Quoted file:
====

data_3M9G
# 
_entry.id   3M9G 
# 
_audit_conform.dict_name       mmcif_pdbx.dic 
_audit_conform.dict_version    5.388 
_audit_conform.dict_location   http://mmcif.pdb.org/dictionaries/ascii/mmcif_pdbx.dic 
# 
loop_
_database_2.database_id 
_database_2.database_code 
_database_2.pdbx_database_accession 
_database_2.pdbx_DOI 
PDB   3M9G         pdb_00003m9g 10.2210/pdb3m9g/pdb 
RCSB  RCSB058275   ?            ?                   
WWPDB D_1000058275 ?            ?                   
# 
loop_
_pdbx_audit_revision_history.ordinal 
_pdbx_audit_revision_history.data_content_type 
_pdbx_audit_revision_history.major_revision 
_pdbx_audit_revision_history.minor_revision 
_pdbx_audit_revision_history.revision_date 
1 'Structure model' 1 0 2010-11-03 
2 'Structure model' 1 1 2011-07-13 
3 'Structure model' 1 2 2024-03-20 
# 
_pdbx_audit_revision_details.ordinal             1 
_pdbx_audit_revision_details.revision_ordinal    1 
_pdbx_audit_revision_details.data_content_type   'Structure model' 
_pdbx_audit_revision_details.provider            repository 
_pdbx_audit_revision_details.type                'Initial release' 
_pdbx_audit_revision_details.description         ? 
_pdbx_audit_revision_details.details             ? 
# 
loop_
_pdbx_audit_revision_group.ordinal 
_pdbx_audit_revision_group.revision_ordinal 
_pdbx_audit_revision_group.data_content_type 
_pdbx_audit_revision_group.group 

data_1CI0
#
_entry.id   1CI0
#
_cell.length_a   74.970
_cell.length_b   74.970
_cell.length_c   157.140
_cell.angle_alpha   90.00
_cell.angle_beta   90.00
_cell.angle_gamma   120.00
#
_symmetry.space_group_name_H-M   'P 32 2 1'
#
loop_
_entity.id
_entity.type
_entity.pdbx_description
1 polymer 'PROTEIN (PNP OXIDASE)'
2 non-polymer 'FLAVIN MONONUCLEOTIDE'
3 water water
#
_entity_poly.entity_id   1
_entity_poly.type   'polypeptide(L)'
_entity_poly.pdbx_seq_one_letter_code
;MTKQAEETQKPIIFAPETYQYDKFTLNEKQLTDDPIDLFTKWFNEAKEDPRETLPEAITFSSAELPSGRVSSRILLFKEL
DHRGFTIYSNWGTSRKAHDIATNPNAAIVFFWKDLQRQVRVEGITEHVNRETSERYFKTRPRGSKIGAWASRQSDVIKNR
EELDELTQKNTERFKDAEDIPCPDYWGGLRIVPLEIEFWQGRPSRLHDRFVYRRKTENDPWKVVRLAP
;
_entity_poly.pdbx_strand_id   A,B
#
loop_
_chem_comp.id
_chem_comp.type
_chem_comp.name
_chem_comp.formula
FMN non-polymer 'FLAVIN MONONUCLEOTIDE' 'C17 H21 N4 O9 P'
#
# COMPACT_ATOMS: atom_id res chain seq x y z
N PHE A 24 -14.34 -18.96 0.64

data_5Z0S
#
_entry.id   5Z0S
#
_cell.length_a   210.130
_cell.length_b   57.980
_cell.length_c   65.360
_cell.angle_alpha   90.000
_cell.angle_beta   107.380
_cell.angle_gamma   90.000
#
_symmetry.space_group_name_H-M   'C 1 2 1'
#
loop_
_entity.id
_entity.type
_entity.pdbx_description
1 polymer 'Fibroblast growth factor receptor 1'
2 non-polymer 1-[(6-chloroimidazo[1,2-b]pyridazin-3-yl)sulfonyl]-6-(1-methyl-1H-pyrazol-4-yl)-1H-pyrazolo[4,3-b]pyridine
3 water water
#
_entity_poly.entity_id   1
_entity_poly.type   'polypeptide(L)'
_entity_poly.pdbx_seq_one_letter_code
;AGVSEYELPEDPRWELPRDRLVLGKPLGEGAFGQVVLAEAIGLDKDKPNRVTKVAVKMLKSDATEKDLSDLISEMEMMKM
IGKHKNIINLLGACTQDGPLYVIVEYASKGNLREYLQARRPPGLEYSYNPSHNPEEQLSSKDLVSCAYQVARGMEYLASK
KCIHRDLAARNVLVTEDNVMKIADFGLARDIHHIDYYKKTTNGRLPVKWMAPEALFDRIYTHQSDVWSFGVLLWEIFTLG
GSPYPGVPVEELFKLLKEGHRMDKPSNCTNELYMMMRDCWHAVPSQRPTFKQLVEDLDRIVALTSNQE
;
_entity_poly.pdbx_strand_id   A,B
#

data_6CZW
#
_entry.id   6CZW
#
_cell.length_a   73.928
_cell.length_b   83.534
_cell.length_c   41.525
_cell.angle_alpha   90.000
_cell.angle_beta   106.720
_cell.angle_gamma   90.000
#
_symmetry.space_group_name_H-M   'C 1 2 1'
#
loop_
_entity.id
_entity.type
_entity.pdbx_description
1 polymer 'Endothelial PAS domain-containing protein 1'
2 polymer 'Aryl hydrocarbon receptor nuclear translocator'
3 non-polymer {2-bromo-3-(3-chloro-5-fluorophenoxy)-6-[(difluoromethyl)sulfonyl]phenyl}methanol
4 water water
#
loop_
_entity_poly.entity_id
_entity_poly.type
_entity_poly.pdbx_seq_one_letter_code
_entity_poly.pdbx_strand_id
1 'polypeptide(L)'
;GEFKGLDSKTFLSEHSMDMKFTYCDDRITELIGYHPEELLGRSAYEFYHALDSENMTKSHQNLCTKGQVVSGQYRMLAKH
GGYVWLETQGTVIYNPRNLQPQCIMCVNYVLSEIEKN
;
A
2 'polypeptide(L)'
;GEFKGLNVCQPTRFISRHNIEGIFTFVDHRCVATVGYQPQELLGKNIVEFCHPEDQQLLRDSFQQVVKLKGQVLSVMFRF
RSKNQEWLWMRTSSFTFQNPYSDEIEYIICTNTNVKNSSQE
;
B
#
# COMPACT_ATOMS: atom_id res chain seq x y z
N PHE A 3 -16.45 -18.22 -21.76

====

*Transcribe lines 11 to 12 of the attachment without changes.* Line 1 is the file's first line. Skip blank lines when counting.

_database_2.database_code 
_database_2.pdbx_database_accession 